Does it Matter That The Shooter Used an MCX?

I really don’t have high expectations when it comes to the media and guns, however I really don’t expect the media to grok the difference between an AR-15 and a Sig MCX, which is apparently what the Pulse nightclub shooter used. Yes, I get it’s not an AR. But it looks an awful lot like one, and from an end user point of view, they function the same. Any argument you’re going to make against the AR-15 you can make against the MCX just as effectively, and the rhetoric to support civilian ownership of both is identical. So practically speaking, what difference does it make?

18 thoughts on “Does it Matter That The Shooter Used an MCX?”

  1. They can’t even grok the difference between “automatic” and “semi-automatic”, so that’s no surprise.

    This is the kind of line that is more effective in a calm, measured, one-on-one conversation if you want to push your interlocutor back on his or her heels for a moment. Not really a mass consumption thing because it just make you sound pedantic (which most of us gun folk have a problem with already.)

    1. I’d second this.

      In the right situatoin with the right tone, pointing out that either the person your debating with or someone they are citing is wrong of a very basic fact, can open them, if even slightly, to “Oh well if I was wrong about that…”

    2. in the old days of yore, automatic meant that it would load the next round; not that you could hold the trigger down for and continue to fire.

      No that they would know the difference….

  2. I can understand the initial confusion, however, from here on out, if they call it an AR15, it’s like confusion a 1965 Falcon coupe with a 1965 Mustang. Technically, they’re kinda built with somewhat of the same parts, but they are different items. Altogether.

  3. It doesn’t matter in the sense that the AR 15 is no more dangerous than any other semi auto.

    It does matter when you are responding to a ban the AR 15 because we have to do something crowd, in that it wasn’t even an AR 15 that was used.

  4. Anybody who doesn’t already understand the Murray Gell-Mann Amnesia effect won’t care that the press is slapping a close-but-not-correct label on the weapon in use. The ones who do, don’t need to be told that the press is slapping a close-but-no-cigar label on the weapon.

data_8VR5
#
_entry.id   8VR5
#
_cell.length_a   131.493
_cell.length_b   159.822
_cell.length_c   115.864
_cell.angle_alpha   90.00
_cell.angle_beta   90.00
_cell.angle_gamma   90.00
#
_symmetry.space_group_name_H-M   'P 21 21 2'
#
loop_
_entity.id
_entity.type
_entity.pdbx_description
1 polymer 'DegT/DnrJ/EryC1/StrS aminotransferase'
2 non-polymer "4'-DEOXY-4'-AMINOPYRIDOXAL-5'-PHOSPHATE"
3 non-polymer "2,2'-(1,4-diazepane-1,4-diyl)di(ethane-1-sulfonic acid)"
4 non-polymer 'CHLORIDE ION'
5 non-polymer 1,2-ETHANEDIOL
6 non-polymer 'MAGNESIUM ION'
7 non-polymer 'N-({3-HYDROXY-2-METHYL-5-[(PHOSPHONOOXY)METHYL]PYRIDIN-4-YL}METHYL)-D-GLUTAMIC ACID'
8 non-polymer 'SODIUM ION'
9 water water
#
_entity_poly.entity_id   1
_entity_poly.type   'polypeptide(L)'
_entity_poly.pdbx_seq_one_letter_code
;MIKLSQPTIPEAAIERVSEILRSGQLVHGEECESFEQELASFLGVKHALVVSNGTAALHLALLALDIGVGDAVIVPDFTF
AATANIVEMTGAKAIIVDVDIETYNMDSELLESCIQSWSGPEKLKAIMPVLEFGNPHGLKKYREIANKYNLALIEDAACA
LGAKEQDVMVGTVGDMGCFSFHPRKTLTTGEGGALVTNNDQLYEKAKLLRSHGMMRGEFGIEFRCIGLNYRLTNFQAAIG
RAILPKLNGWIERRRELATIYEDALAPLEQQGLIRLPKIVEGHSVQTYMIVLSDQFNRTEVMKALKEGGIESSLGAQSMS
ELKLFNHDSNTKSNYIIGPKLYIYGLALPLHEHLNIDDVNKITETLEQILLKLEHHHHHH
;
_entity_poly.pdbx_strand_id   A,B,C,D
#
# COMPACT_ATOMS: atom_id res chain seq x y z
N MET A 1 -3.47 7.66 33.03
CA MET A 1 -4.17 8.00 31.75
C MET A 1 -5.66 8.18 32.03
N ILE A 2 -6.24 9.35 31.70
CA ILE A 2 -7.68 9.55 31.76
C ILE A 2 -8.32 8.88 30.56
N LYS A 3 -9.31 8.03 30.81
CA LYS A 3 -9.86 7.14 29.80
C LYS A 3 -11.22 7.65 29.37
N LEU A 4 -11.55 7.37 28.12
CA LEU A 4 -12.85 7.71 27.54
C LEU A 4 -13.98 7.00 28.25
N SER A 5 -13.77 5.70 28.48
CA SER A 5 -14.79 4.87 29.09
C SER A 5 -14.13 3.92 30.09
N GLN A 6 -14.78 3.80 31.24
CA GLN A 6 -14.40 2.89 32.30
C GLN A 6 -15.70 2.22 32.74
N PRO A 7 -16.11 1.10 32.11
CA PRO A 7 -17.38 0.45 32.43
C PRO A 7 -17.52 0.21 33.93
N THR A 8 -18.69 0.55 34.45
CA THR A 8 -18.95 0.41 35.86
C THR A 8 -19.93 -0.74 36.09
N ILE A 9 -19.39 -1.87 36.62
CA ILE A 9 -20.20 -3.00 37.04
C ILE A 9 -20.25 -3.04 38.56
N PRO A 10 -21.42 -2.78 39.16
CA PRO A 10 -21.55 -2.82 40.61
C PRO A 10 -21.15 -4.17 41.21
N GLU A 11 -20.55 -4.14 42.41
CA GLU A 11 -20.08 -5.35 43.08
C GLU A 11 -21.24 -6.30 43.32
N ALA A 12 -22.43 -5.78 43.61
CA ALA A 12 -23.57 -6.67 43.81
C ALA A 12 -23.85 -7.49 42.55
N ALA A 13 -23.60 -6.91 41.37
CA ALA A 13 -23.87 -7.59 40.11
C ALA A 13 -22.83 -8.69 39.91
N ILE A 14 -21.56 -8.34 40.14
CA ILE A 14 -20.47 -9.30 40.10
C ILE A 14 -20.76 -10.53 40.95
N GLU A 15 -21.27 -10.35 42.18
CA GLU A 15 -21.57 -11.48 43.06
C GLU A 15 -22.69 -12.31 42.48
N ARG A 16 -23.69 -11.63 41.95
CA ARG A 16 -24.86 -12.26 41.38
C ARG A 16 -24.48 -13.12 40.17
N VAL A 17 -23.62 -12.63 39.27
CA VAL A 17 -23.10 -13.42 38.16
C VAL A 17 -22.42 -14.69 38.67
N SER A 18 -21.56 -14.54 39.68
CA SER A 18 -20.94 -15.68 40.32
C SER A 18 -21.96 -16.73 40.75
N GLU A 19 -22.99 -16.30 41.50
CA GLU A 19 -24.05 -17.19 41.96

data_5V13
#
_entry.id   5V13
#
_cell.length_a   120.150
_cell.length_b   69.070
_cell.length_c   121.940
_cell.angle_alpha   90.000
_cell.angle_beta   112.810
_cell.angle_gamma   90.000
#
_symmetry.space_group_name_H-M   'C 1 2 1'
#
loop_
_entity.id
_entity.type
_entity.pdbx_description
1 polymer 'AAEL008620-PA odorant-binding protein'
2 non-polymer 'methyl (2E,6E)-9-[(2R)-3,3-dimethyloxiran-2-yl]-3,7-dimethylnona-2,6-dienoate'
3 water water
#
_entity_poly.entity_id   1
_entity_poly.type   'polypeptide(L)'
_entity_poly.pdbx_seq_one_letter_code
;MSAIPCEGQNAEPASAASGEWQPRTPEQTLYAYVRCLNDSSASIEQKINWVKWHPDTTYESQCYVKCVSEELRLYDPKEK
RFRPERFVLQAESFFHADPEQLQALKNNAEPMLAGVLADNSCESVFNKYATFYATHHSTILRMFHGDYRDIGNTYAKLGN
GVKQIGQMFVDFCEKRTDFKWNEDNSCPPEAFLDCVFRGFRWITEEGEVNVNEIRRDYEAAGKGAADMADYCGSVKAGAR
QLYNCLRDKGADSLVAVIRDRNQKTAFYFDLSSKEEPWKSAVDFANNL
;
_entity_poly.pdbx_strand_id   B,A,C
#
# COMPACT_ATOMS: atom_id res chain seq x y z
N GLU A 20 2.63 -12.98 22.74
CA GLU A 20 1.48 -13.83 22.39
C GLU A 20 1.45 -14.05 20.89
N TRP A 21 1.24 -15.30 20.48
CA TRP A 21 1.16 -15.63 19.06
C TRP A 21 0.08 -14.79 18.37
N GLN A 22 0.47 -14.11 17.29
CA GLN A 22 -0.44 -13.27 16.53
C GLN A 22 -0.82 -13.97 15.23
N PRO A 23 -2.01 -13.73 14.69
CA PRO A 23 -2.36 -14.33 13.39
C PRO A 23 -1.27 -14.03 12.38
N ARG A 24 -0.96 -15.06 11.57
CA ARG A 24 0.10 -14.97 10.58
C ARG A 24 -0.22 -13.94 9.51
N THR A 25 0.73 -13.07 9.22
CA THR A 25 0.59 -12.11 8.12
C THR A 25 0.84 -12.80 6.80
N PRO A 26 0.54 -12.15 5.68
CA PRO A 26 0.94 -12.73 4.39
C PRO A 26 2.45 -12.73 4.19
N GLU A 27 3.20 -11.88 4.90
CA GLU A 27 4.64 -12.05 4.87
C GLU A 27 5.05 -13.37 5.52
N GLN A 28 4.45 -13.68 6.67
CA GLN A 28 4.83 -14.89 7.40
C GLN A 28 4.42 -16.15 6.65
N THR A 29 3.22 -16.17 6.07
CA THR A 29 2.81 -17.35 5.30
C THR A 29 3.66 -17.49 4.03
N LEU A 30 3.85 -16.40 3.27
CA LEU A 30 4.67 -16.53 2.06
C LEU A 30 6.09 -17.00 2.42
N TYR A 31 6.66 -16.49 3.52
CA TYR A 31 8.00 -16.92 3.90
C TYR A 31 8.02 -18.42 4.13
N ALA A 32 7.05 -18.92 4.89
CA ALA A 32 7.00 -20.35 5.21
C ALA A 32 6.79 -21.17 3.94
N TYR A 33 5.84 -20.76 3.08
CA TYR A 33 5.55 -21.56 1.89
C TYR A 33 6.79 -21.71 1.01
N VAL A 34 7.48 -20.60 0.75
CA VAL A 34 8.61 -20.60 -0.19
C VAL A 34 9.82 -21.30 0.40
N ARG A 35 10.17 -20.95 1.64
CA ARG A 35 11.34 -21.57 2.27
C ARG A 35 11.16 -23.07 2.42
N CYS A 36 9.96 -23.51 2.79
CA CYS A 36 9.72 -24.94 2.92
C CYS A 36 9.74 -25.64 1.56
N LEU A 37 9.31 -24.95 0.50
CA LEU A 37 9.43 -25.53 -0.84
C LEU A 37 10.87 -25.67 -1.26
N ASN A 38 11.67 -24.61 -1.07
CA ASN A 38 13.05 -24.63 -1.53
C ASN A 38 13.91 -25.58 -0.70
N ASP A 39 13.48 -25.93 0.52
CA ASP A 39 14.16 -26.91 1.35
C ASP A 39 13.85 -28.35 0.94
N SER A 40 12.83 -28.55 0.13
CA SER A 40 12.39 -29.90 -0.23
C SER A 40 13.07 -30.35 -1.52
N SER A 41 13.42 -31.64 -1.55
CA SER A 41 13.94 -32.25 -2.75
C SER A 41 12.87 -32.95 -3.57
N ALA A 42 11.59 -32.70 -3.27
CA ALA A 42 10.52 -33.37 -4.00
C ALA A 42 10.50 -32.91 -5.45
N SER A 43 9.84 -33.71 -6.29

5. Didn’t matter to most journalists when the navy yard shooter used a manual pump shotgun:

    They desperately needed it to be an AR-15.

    1. Hate to be a bother Sebastian, but this link is messing up the formatting of the comment section.

  6. Yes, it does. See, if they ban the AR-15 by name, then all other M4geries are free to be sold. So then they have to define what an assault weapon is. They tried that in 1994, and failed miserably, because people simply removed the bayonet lugs and continued making them.
    If you cannot accurately describe something, then how in the world can you pass legislation prohibiting it?

    1. Oh, but we CAN accurately (and non-arbitrarily) define “assault weapon”, according to Hillary.

      Hillary said it, I believe it, that settles it.

  7. The distinction may not change much in the discussion of assault-style rifles, but I think it’s concerning that this factual detail is still being so widely misreported. Is it purely a coincidence that the gun being mistakenly inserted into the story is also the very model that gun control activists have long been the most vocal about?

    I hope that journalists would oppose on principle the idea of publishing descriptions that are not true. Shouldn’t we think it’s a bad thing when that happens? And why couldn’t something like this have been fact-checked? Are there certain facts that are less likely to be checked when they confirm certain narratives?

  8. At the gym last night MSNBC was on. Maddow was showing the Sig ad for the MCX – a guy doing some 3-gun type target shooting with it.

    The breathless pantshitting was hilarious. Literally everything they said about the gun that wasn’t a direct quote from the ad was wrong. You would think a major news outlet would have even one person on staff who knows the first thing about firearms.

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